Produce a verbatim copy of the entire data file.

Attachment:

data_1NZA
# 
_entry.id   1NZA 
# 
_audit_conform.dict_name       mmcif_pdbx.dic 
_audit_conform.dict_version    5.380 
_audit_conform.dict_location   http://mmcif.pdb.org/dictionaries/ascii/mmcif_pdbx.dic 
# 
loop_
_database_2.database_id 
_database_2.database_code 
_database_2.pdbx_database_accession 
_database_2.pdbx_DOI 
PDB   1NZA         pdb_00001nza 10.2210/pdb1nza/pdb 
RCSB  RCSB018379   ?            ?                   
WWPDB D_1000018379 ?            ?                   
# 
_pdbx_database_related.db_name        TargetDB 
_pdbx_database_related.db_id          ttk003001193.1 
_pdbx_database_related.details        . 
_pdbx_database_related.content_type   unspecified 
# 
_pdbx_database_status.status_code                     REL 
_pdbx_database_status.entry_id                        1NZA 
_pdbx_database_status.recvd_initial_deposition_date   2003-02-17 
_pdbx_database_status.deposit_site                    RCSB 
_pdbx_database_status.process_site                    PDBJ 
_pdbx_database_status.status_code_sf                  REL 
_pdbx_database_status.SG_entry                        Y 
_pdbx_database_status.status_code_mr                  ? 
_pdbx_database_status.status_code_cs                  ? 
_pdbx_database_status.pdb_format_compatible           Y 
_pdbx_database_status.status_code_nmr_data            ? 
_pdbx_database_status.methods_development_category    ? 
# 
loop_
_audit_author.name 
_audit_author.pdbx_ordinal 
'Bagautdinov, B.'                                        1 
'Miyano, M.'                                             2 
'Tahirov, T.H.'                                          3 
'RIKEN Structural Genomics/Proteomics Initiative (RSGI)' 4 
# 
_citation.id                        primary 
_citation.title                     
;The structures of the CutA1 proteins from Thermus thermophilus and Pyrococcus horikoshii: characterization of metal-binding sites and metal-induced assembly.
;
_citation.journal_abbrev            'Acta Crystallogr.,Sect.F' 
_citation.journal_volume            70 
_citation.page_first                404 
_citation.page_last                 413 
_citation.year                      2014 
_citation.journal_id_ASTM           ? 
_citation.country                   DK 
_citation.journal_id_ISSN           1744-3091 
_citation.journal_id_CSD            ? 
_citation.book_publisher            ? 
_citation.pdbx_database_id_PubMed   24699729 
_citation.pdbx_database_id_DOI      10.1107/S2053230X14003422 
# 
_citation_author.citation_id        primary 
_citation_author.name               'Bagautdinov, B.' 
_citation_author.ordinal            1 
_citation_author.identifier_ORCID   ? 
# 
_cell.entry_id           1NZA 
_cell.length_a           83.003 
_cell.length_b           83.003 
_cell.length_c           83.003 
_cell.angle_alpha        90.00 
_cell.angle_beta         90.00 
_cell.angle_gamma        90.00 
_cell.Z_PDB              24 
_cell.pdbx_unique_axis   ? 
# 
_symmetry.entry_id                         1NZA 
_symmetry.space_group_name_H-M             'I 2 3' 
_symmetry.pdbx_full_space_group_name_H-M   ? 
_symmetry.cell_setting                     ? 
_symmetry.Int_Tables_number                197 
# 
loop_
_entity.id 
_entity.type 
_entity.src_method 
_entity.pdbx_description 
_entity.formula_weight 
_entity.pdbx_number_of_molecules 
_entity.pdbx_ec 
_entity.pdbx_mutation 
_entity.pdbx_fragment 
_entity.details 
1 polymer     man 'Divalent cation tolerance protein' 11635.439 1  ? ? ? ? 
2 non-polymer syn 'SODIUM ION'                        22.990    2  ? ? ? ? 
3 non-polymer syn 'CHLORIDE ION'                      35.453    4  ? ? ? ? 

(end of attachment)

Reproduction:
data_1NZA
# 
_entry.id   1NZA 
# 
_audit_conform.dict_name       mmcif_pdbx.dic 
_audit_conform.dict_version    5.380 
_audit_conform.dict_location   http://mmcif.pdb.org/dictionaries/ascii/mmcif_pdbx.dic 
# 
loop_
_database_2.database_id 
_database_2.database_code 
_database_2.pdbx_database_accession 
_database_2.pdbx_DOI 
PDB   1NZA         pdb_00001nza 10.2210/pdb1nza/pdb 
RCSB  RCSB018379   ?            ?                   
WWPDB D_1000018379 ?            ?                   
# 
_pdbx_database_related.db_name        TargetDB 
_pdbx_database_related.db_id          ttk003001193.1 
_pdbx_database_related.details        . 
_pdbx_database_related.content_type   unspecified 
# 
_pdbx_database_status.status_code                     REL 
_pdbx_database_status.entry_id                        1NZA 
_pdbx_database_status.recvd_initial_deposition_date   2003-02-17 
_pdbx_database_status.deposit_site                    RCSB 
_pdbx_database_status.process_site                    PDBJ 
_pdbx_database_status.status_code_sf                  REL 
_pdbx_database_status.SG_entry                        Y 
_pdbx_database_status.status_code_mr                  ? 
_pdbx_database_status.status_code_cs                  ? 
_pdbx_database_status.pdb_format_compatible           Y 
_pdbx_database_status.status_code_nmr_data            ? 
_pdbx_database_status.methods_development_category    ? 
# 
loop_
_audit_author.name 
_audit_author.pdbx_ordinal 
'Bagautdinov, B.'                                        1 
'Miyano, M.'                                             2 
'Tahirov, T.H.'                                          3 
'RIKEN Structural Genomics/Proteomics Initiative (RSGI)' 4 
# 
_citation.id                        primary 
_citation.title                     
;The structures of the CutA1 proteins from Thermus thermophilus and Pyrococcus horikoshii: characterization of metal-binding sites and metal-induced assembly.
;
_citation.journal_abbrev            'Acta Crystallogr.,Sect.F' 
_citation.journal_volume            70 
_citation.page_first                404 
_citation.page_last                 413 
_citation.year                      2014 
_citation.journal_id_ASTM           ? 
_citation.country                   DK 
_citation.journal_id_ISSN           1744-3091 
_citation.journal_id_CSD            ? 
_citation.book_publisher            ? 
_citation.pdbx_database_id_PubMed   24699729 
_citation.pdbx_database_id_DOI      10.1107/S2053230X14003422 
# 
_citation_author.citation_id        primary 
_citation_author.name               'Bagautdinov, B.' 
_citation_author.ordinal            1 
_citation_author.identifier_ORCID   ? 
# 
_cell.entry_id           1NZA 
_cell.length_a           83.003 
_cell.length_b           83.003 
_cell.length_c           83.003 
_cell.angle_alpha        90.00 
_cell.angle_beta         90.00 
_cell.angle_gamma        90.00 
_cell.Z_PDB              24 
_cell.pdbx_unique_axis   ? 
# 
_symmetry.entry_id                         1NZA 
_symmetry.space_group_name_H-M             'I 2 3' 
_symmetry.pdbx_full_space_group_name_H-M   ? 
_symmetry.cell_setting                     ? 
_symmetry.Int_Tables_number                197 
# 
loop_
_entity.id 
_entity.type 
_entity.src_method 
_entity.pdbx_description 
_entity.formula_weight 
_entity.pdbx_number_of_molecules 
_entity.pdbx_ec 
_entity.pdbx_mutation 
_entity.pdbx_fragment 
_entity.details 
1 polymer     man 'Divalent cation tolerance protein' 11635.439 1  ? ? ? ? 
2 non-polymer syn 'SODIUM ION'                        22.990    2  ? ? ? ? 
3 non-polymer syn 'CHLORIDE ION'                      35.453    4  ? ? ? ? 